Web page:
The California Solar Initiative Program will pay PBI incentives in monthly payments based on recorded kilowatt-hours of solar power produced over a five-year period. Solar projects receiving PBI incentives will be paid a flat per kWh payment monthly for PV system output that is serving on-site load. The monthly PBI incentive payment is calculated by multiplying the incentive rate by the measured kWh output.
Performance Data Provider (PDP)
For California Solar Initiative customers who take a performance-based incentive (PBI), the PDP monitors and reports solar system production data to the California Solar Initiative Program Administrator, who then pays a PBI incentive based upon the data submitted by the PDP.
The technology that uses a semiconductor to convert light directly into electricity.
Power Conversion Efficiency
The ratio of output power to input power of the inverter. Efficiency of stand-alone inverters will vary significantly with the load. Values found in manufacturers’ specifications are the maximum that can be expected.
Power Purchase Agreements (PPA)
A contract to purchase energy. PPAs are usually established between a power plant and a purchaser of electrical energy, such as a utility. In the context of the California Solar Initiative Program, a PPA may be a contract written between a building owner that wants to use solar energy and a third-party developer who will install, maintain and own the PV system used to generate the electricity on the building’s structure, then sell the solar energy produced by the system to the building owner at a pre-determined rate. PPAs are not a requirement of the California Solar Initiative Program, but they are a growing financial instrument that may facilitate solar installations.
Program Administrator (PA)
Program Administrator refers to PG&E, SCE and CCSE, who perform administration of the California Solar Initiative Program under the auspices of the CPUC.
Renewable Energy Credits (RECs)
Renewable energy certificates (RECs)—also known as green certificates, green tags or tradable renewable certificates—represent the environmental attributes of the power produced from renewable energy projects. By installing a renewable energy system (such as solar), you become the owner of these environmental attributes, or RECs.
A chemical element (Si) that is the most common semiconductor material used in making solar PV cells.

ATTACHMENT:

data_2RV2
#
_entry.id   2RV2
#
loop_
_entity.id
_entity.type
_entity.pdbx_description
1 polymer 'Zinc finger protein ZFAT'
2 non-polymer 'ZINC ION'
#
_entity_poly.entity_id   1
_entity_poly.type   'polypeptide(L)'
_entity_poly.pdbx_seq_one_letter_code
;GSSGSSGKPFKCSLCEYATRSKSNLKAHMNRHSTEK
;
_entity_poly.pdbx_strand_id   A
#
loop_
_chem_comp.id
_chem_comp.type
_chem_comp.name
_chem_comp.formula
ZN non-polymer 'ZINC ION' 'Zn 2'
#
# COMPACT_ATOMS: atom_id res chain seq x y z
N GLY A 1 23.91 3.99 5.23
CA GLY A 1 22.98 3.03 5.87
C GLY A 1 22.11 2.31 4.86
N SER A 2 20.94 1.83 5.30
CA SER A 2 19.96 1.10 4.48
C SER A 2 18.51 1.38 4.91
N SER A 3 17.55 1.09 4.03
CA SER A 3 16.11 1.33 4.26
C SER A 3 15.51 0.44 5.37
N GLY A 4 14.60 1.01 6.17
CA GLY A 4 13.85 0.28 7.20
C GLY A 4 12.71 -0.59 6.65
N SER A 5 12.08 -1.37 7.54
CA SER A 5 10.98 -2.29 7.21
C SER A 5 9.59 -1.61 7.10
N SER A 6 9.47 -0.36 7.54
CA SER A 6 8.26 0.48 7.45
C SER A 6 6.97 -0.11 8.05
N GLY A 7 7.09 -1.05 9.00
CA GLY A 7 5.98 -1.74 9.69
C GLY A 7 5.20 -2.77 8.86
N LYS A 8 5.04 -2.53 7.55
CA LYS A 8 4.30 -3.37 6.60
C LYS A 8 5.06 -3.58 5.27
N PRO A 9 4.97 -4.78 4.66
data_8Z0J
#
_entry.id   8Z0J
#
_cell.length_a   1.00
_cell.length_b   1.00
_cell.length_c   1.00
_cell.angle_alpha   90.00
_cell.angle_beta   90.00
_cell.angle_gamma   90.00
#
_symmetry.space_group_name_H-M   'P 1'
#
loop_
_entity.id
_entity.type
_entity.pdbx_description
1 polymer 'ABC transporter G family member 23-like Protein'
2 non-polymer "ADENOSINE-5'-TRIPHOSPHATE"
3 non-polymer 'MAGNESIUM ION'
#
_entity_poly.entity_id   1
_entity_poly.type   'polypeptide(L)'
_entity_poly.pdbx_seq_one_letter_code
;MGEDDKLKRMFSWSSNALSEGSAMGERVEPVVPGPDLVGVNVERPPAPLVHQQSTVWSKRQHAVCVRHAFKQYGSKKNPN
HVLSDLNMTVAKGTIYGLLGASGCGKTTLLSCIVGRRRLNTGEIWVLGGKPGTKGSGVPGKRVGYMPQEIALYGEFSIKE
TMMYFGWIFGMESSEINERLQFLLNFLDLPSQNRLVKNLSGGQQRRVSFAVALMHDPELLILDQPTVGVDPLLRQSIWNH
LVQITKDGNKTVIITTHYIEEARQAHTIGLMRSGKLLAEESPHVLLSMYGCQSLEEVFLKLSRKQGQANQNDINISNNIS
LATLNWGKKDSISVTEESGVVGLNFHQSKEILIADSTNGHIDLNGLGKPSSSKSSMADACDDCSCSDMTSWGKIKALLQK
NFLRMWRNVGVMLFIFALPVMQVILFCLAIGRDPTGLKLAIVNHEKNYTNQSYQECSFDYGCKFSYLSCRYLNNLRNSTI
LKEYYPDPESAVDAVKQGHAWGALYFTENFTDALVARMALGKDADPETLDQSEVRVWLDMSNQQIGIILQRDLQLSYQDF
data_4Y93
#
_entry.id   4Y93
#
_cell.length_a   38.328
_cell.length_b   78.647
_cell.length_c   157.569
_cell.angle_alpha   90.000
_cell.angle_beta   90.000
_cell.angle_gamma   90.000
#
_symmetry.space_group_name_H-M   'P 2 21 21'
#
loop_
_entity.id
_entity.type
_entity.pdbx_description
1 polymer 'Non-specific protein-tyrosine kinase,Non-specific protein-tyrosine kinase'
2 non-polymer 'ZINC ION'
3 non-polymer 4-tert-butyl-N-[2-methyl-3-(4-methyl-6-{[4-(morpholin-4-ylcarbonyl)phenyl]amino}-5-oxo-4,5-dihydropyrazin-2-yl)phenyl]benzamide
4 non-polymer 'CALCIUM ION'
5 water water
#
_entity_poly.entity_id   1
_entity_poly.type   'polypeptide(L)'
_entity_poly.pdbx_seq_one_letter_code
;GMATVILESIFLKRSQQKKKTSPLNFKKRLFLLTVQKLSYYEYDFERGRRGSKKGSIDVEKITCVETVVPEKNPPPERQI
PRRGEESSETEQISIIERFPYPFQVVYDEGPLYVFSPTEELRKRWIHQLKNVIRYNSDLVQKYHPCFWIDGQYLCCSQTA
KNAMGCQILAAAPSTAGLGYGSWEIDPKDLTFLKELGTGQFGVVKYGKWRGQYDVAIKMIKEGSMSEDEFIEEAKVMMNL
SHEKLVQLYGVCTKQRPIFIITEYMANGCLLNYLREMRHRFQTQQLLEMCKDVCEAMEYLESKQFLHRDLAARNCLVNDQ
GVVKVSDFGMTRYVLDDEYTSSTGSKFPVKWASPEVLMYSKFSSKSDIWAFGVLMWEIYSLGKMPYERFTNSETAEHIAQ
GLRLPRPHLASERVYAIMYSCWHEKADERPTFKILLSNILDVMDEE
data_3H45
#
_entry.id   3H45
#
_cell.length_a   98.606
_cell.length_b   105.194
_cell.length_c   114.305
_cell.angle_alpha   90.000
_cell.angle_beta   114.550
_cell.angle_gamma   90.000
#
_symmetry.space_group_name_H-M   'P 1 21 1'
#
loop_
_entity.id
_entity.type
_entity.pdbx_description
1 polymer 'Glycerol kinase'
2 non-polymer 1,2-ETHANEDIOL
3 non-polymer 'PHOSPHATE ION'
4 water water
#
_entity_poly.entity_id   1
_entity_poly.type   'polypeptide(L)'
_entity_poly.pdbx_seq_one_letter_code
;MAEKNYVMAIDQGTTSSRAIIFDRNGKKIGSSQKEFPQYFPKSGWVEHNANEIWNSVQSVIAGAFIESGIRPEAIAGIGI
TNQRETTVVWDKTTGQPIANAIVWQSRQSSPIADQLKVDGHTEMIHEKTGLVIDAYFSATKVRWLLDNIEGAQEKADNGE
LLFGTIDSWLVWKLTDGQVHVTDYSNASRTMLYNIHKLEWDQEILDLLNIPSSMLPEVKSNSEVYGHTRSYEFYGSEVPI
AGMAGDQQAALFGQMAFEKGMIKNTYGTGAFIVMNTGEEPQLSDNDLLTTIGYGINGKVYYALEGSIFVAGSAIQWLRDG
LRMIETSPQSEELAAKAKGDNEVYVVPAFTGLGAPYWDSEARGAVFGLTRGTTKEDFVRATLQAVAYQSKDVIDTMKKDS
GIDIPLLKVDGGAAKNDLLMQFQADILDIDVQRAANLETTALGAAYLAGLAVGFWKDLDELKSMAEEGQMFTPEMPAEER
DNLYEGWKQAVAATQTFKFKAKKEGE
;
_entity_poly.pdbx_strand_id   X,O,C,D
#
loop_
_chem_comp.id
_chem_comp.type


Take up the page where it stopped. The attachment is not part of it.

The Host Customer’s premises. Each individual site must be able to substantiate sufficient electrical load to support the proposed system size. Ask your installer about requirements specific to your site.
Radiant energy emitted by the sun, particularly electromagnetic energy.
A device used in PV site assessment for charting the sun’s path through the sky for all months of the year, calibrated by the hours of the day. Also provides other critical, detailed site data.
The process of concentrating sunlight on a relatively small area to create the high temperatures needed to vaporize water or other fluids to drive a turbine for generation of electric power, heat water for domestic or industrial hot water, or space conditioning (heating or cooling). California Solar Initiative does not currently fund solar hot water systems, but it does fund some other non-PV systems.
Stand-Alone PV System
An autonomous or hybrid photovoltaic system not connected to a grid (as opposed to grid-connected). The California Solar Initiative Program does not currently offer incentives for stand-alone PV systems.
The system installer is the contractor responsible for installing the California Solar Initiative incentive-eligible PV system for the Host Customer.
The owner of the PV system at the time the incentive is paid. For example, in the case when a vendor sells a system to a Host Customer, the Host Customer is the System Owner. In the case of a leased system, the lessor is the System Owner.
System size is the electricity generating capacity of a given photovoltaic system based upon CEC-AC rating standards. In the California Solar Initiative Program, the system size is limited to no greater than the amount of energy used at a site during the prior 12 months.
Time-of-Use (TOU) Meter
An electric meter that measures and records the times during which a customer consumes or generates electricity. This type of meter is used for customers who are on time-of-use rates.
Time-of-Use (TOU) Rates
Electricity prices that vary depending on the time period in which the energy is consumed or produced. In a time-of-use rate structure, higher prices are charged during utility peak-load times. Such rates can provide an incentive for consumers to curb power use during peak times. Solar PV panels tend to produce power during peak times, so they have high value when used in conjunction with time-of-use rates.
Tracker or Tracking Array
A number of PV modules mounted such that they track the movement of the sun across the sky to maximize energy production, either with a single-axis or dual-axis mechanism.
In the California Solar Initiative Program, inverters and modules must each carry a 10-year warranty, and meters a one-year warranty. Meters that are integrated in the inverter must carry a 10-year warranty. The warranty may be provided in combination by the manufacturer and installer.
A unit of measurement of electric power, named after physics pioneer James Watt.
A unit of energy measurement, equal to one Watt of power used for one hour.